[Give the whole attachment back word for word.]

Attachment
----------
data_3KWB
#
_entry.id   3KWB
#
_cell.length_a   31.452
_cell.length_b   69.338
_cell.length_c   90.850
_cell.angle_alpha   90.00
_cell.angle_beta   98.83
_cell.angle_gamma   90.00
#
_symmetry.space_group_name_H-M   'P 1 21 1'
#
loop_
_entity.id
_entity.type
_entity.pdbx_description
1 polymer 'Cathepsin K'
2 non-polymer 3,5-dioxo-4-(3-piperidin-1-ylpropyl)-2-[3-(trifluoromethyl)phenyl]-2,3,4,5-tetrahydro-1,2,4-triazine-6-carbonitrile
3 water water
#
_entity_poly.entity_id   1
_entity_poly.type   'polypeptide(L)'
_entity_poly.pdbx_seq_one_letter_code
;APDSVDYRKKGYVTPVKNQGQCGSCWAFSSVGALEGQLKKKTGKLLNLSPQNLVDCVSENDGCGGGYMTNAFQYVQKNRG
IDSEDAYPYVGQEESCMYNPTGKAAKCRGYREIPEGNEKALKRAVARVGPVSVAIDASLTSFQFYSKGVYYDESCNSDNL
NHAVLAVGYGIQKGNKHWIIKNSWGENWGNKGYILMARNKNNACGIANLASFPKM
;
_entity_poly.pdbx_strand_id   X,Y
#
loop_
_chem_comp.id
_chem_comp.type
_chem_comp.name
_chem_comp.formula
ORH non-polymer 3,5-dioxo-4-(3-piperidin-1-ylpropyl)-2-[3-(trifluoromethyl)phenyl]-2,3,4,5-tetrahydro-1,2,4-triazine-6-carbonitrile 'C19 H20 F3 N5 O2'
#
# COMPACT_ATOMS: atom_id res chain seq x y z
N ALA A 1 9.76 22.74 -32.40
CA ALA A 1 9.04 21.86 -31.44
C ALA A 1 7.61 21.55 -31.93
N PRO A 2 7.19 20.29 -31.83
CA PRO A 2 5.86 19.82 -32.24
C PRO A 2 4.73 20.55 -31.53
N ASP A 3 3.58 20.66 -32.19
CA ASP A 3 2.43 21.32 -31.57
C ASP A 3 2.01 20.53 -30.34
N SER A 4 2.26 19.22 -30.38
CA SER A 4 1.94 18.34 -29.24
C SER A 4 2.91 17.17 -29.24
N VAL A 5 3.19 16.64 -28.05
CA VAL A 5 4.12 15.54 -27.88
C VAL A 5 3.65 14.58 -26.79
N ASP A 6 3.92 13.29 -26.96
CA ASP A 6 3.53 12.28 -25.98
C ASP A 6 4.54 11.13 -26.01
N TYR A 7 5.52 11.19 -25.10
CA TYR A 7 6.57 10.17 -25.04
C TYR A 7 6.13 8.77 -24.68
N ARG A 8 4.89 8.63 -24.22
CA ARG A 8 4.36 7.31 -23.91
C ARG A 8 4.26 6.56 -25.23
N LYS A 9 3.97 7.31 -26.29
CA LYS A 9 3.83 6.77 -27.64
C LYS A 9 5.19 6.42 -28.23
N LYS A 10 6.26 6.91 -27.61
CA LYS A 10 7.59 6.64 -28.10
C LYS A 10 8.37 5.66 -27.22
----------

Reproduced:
data_3KWB
#
_entry.id   3KWB
#
_cell.length_a   31.452
_cell.length_b   69.338
_cell.length_c   90.850
_cell.angle_alpha   90.00
_cell.angle_beta   98.83
_cell.angle_gamma   90.00
#
_symmetry.space_group_name_H-M   'P 1 21 1'
#
loop_
_entity.id
_entity.type
_entity.pdbx_description
1 polymer 'Cathepsin K'
2 non-polymer 3,5-dioxo-4-(3-piperidin-1-ylpropyl)-2-[3-(trifluoromethyl)phenyl]-2,3,4,5-tetrahydro-1,2,4-triazine-6-carbonitrile
3 water water
#
_entity_poly.entity_id   1
_entity_poly.type   'polypeptide(L)'
_entity_poly.pdbx_seq_one_letter_code
;APDSVDYRKKGYVTPVKNQGQCGSCWAFSSVGALEGQLKKKTGKLLNLSPQNLVDCVSENDGCGGGYMTNAFQYVQKNRG
IDSEDAYPYVGQEESCMYNPTGKAAKCRGYREIPEGNEKALKRAVARVGPVSVAIDASLTSFQFYSKGVYYDESCNSDNL
NHAVLAVGYGIQKGNKHWIIKNSWGENWGNKGYILMARNKNNACGIANLASFPKM
;
_entity_poly.pdbx_strand_id   X,Y
#
loop_
_chem_comp.id
_chem_comp.type
_chem_comp.name
_chem_comp.formula
ORH non-polymer 3,5-dioxo-4-(3-piperidin-1-ylpropyl)-2-[3-(trifluoromethyl)phenyl]-2,3,4,5-tetrahydro-1,2,4-triazine-6-carbonitrile 'C19 H20 F3 N5 O2'
#
# COMPACT_ATOMS: atom_id res chain seq x y z
N ALA A 1 9.76 22.74 -32.40
CA ALA A 1 9.04 21.86 -31.44
C ALA A 1 7.61 21.55 -31.93
N PRO A 2 7.19 20.29 -31.83
CA PRO A 2 5.86 19.82 -32.24
C PRO A 2 4.73 20.55 -31.53
N ASP A 3 3.58 20.66 -32.19
CA ASP A 3 2.43 21.32 -31.57
C ASP A 3 2.01 20.53 -30.34
N SER A 4 2.26 19.22 -30.38
CA SER A 4 1.94 18.34 -29.24
C SER A 4 2.91 17.17 -29.24
N VAL A 5 3.19 16.64 -28.05
CA VAL A 5 4.12 15.54 -27.88
C VAL A 5 3.65 14.58 -26.79
N ASP A 6 3.92 13.29 -26.96
CA ASP A 6 3.53 12.28 -25.98
C ASP A 6 4.54 11.13 -26.01
N TYR A 7 5.52 11.19 -25.10
CA TYR A 7 6.57 10.17 -25.04
C TYR A 7 6.13 8.77 -24.68
N ARG A 8 4.89 8.63 -24.22
CA ARG A 8 4.36 7.31 -23.91
C ARG A 8 4.26 6.56 -25.23
N LYS A 9 3.97 7.31 -26.29
CA LYS A 9 3.83 6.77 -27.64
C LYS A 9 5.19 6.42 -28.23
N LYS A 10 6.26 6.91 -27.61
CA LYS A 10 7.59 6.64 -28.10
C LYS A 10 8.37 5.66 -27.22